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2018-2761

Research Proposal

Project Title: 
Relationship between decreased bone mineral density and syndesmophyte development: a multilevel analysis in patients with Ankylosing Spondylitis
Scientific Abstract: 

Background: To our knowledge, neither a relationship between bone loss and MRI inflammation/fat deposition at the same site nor the relationship between the presence of low bone mineral density (BMD) and the development of syndesmophytes, at a vertebral unit level, has ever been analysed in patients with ankylosing spondylitis (AS).
Objective: The purpose of this study is to investigate the relationship between decreased baseline BMD and the development of syndesmophytes after 2 years. In addition, we aim to explore the possible association between baseline MRI vertebral corner inflammation (VCI) and vertebral corner fat deposition (VCFD), on the one hand, and decreased BMD, on the other hand.
Study Design: Post-hoc analysis from a randomized controlled trial.
Participants: Patients with AS who have a baseline BMD at the lumbar level, as well as spinal radiographs (baseline and 2 years) and a spinal MRI (baseline).
Main Outcome Measures: Of the first analysis, the main outcome is new syndesmophyte formation, as assessed by the individual vertebral corner scores of the modified Stoke AS spine score (mSASSS), changing from a score <2 at baseline to a score ≥2 at 2 years of follow-up. Of the second analysis, the main outcome is the presence of decreased baseline BMD at a vertebral level (L1 to L5) assessed by Dual-energy x-ray absorptiometry.
Statistical Analysis: Data will be analyzed at the vertebral unit level using a multilevel analysis approach to adjust for within-patient correlation across multiple vertebrae and reader, taking potential confounders into account.

Brief Project Background and Statement of Project Significance:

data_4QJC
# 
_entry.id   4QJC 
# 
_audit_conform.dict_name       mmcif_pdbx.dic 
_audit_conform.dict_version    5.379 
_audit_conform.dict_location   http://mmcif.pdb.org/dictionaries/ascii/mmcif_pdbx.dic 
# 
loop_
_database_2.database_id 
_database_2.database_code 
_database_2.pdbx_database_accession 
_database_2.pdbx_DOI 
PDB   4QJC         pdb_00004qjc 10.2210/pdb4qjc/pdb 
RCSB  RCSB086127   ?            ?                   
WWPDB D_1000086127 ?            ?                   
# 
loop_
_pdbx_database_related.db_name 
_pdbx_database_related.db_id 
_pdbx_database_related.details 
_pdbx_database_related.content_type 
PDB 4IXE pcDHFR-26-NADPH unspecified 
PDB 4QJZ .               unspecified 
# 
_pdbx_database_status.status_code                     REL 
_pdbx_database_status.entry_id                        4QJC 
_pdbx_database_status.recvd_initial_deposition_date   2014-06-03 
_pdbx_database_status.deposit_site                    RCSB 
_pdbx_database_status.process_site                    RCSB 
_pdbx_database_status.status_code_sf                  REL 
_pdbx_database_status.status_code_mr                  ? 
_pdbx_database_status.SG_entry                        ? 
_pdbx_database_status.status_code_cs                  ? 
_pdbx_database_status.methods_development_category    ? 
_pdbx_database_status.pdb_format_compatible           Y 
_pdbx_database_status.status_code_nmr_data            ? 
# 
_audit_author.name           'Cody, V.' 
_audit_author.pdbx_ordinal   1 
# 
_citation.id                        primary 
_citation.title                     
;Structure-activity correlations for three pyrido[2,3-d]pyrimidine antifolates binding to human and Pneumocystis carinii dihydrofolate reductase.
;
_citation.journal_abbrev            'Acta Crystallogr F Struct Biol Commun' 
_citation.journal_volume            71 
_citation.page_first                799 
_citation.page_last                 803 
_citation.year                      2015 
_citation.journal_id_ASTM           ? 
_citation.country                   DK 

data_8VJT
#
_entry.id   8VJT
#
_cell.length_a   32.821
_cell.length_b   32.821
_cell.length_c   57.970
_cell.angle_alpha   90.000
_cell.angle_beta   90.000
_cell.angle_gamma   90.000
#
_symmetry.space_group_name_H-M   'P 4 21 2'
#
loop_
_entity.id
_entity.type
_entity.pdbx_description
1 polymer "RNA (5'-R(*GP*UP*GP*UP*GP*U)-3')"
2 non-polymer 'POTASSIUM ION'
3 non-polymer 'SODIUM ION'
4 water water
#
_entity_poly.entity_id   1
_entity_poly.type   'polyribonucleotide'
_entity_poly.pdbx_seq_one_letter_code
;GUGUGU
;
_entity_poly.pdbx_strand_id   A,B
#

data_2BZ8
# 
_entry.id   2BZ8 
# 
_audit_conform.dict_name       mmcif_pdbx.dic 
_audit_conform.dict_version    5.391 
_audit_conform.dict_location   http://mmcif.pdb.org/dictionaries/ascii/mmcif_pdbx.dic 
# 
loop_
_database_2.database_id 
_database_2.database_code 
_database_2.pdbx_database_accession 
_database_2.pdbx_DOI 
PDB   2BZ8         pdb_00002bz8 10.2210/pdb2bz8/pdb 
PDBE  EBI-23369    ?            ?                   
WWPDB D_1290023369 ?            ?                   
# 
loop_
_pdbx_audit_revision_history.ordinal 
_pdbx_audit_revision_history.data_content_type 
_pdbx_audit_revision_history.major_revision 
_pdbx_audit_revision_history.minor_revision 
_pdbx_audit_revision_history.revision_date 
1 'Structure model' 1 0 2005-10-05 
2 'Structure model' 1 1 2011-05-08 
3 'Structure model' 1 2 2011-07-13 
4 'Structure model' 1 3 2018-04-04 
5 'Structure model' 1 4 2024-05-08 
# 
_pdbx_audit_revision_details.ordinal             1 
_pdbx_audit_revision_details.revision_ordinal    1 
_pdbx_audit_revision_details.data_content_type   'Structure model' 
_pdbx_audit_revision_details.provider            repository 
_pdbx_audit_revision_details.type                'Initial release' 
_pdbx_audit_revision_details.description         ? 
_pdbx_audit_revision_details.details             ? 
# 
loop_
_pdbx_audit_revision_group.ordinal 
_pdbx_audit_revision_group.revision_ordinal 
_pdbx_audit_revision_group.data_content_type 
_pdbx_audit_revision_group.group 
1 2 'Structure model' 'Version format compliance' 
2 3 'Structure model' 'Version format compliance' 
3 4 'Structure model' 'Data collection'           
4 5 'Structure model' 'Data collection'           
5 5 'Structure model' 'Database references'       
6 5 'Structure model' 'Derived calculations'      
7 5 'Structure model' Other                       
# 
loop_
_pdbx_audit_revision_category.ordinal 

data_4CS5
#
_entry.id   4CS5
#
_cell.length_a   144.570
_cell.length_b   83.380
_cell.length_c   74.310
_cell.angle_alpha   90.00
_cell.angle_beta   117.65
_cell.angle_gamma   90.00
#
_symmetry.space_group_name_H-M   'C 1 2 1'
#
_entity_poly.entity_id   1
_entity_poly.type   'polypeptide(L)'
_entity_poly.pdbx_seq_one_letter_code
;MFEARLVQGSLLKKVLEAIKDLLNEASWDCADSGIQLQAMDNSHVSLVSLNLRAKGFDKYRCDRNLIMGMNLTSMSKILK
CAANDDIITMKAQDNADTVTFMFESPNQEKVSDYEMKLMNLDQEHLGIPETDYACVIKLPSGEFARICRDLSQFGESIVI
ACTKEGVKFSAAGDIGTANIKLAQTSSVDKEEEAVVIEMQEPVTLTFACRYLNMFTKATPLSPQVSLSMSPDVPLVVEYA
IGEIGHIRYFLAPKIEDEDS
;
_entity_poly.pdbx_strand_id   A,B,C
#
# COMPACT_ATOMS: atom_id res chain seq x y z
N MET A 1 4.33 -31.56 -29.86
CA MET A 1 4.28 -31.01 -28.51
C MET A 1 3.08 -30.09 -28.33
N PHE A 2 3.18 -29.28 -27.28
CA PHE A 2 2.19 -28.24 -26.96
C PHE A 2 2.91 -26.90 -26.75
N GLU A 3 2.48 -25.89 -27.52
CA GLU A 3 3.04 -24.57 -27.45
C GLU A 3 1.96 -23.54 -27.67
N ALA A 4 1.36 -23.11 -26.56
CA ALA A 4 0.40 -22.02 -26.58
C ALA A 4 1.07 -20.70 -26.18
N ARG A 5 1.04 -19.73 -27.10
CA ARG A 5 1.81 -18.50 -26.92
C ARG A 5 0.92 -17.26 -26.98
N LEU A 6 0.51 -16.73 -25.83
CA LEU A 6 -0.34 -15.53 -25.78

Ankylosing spondylitis (AS) is a chronic inflammatory disease characterized by reversible inflammation and irreversible structural damage of the spine [1]. Structural damage in AS is characterized by excessive bone formation, with syndesmophytes as the major hallmark lesion. Radiographs are considered the gold standard for the assessment of syndesmophytes in AS [1]. For quantification of structural spinal changes in conventional radiographs, the modified Stokes AS spinal score (mSASSS) [2] is currently the best available scoring method based on the OMERACT (Outcome Measures in Rheumatology) filter [3]. For a sufficient sensitivity to change in depiction of structural spinal changes in AS when using conventional radiographs, a minimal observation period of 2 years is required [4]. The mechanisms leading to a pathological new bone formation in AS –a chronic inflammatory disease- are poorly understood. MRI provides an indirect and non-invasive method of investigating the pathophysiology of new bone formation in AS. Fat deposition can be seen on T1-weighted sequences and bone marrow edema (inflammation) can be seen on T2-weighted sequences with fat suppression, such as the short tau inversion recovery (STIR) sequence [5]. It has been shown in ASSERT study cohort [6] and in other independent cohorts [7–10] that vertebral corners (VCs)/units/edges with inflammation are more likely to develop new syndesmophytes than VCs/units/edges without inflammation. Also, fat deposition in VCs is associated with radiographic progression and this association is stronger than for the presence of inflammation alone [11]. However, this MRI particular sequence of events only partially explained the development of new bone in AS. Other factors may mediate syndesmophyte formation. Osteoporosis is a common complication of AS [12], which can occur because of decreased physical activity and functional capacity related to pain, stiffness, and ankylosis. Low BMD has also been described in patients with early disease [13–15], before any structural changes, suggesting that decreased mobility is not the single mechanism of bone loss. In fact, there is increasing evidence supporting the role of inflammation in bone loss in AS [15–18]. On the other hand, it has also been shown that erosions on radiographs precede the development of a new syndesmophyte at the same site [19]. What leads to simultaneous bone loss and bone formation is still poorly understood. We hypothesize that there could be a causal relationship between MRI inflammation/fat deposition and bone loss at the same vertebral level and also between decreased BMD at a vertebral unit level and subsequent syndesmophyte formation, i.e., low BMD at a vertebral unit level may pathologically enhance repair response of bone.